Limits of competition law: markets and public services Prosser, Tony

By: Prosser, Tony
Series: Oxford studies in European lawPublisher: Oxford Oxford University Press 2005Description: xxvi + 262 p.ISBN: 0199266697Subject(s): Competition | Unfair - European Union countries | Public utilities - Law and legislation - European Union countries | Municipal services - Law and legislation - European Union countries | Competition | Unfair - Great Britain | Public utilities - Law and legislation - Great Britain | Municipal services - Law and legislation - Great BritainDDC classification: 343.4109 Summary: This book examines the philosophical, political, economic, and social principles involved. Prosser contrasts the mainly economic and utilitarian justifications for the use of competition law with rights- and citizenship-based arguments for the special treatment of public services, and examines the varied conceptions of the differing traditions in the UK, France, and Italy. Prosser then considers the developing European law in this area. He examines decisions of the European Court of Justice, considers the development of the concept of 'services of general interest' by the Commission, and reviews the liberalization process in telecommunications, energy, and postal services. He also provides a detailed case-study of public service broadcasting. The book concludes by drawing general principles from the debates about the extent to which public services merit distinctive treatment and the extent to which competition law must be amended or limited to respect their distinctive roles.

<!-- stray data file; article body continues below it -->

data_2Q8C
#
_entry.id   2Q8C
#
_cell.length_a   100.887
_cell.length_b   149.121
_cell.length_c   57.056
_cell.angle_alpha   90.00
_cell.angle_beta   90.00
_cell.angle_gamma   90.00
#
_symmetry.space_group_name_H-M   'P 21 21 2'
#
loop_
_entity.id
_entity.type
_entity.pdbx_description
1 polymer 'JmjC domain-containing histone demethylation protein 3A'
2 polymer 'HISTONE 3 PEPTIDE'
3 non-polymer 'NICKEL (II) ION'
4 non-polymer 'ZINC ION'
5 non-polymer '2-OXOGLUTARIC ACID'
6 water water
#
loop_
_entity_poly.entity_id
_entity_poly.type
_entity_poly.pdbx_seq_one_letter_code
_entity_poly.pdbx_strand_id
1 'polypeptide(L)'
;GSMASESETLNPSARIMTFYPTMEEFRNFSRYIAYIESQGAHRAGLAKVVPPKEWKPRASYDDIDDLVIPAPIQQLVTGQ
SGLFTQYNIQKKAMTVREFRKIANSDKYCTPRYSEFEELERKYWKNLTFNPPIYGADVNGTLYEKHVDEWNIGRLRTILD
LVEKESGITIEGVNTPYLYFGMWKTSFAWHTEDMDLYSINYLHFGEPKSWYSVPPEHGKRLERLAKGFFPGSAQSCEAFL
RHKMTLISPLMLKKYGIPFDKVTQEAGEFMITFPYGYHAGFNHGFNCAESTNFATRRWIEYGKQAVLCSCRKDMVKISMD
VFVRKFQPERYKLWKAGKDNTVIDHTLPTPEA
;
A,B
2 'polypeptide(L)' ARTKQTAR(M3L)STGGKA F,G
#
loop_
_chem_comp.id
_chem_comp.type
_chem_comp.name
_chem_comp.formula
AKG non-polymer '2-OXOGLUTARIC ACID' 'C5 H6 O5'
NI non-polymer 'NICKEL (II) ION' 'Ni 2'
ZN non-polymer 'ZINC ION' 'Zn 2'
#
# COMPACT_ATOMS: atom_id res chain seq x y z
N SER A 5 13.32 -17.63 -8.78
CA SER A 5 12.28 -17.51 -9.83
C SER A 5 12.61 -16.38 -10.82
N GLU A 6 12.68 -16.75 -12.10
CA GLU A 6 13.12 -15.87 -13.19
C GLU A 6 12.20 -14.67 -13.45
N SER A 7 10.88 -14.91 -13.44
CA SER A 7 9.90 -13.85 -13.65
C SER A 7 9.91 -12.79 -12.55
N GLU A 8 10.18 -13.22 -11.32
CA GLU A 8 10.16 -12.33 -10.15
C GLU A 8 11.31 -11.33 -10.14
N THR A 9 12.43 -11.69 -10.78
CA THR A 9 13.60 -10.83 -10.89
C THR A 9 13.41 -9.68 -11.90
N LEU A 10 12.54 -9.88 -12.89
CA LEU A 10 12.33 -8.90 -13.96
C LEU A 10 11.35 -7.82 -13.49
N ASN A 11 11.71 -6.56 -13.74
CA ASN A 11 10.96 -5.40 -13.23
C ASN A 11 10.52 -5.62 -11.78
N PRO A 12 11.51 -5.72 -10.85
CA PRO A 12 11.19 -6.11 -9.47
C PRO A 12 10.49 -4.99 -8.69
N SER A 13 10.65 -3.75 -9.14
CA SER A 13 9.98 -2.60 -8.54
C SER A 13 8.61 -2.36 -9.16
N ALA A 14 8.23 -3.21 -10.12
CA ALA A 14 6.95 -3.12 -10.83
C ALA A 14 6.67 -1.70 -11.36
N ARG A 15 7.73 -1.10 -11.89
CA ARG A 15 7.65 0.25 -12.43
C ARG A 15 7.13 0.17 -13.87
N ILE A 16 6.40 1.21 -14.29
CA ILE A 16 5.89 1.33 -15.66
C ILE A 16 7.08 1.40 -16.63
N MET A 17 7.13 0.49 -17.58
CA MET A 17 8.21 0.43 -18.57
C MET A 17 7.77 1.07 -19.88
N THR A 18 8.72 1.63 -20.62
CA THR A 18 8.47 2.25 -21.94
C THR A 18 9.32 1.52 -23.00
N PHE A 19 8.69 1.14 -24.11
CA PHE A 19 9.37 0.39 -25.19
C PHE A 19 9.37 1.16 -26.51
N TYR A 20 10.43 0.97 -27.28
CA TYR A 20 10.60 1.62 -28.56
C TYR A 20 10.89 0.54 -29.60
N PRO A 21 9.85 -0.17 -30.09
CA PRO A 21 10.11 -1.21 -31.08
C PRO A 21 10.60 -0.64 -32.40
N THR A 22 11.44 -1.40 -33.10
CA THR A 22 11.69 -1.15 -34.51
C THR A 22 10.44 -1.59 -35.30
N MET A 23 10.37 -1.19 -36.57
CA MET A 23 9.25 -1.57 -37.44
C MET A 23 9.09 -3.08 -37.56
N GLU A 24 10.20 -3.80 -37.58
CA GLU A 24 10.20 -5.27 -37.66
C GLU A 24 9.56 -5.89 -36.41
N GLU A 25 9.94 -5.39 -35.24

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This book examines the philosophical, political, economic, and social principles involved. Prosser contrasts the mainly economic and utilitarian justifications for the use of competition law with rights- and citizenship-based arguments for the special treatment of public services, and examines the varied conceptions of the differing traditions in the UK, France, and Italy. Prosser then considers the developing European law in this area. He examines decisions of the European Court of Justice, considers the development of the concept of 'services of general interest' by the Commission, and reviews the liberalization process in telecommunications, energy, and postal services. He also provides a detailed case-study of public service broadcasting. The book concludes by drawing general principles from the debates about the extent to which public services merit distinctive treatment and the extent to which competition law must be amended or limited to respect their distinctive roles.

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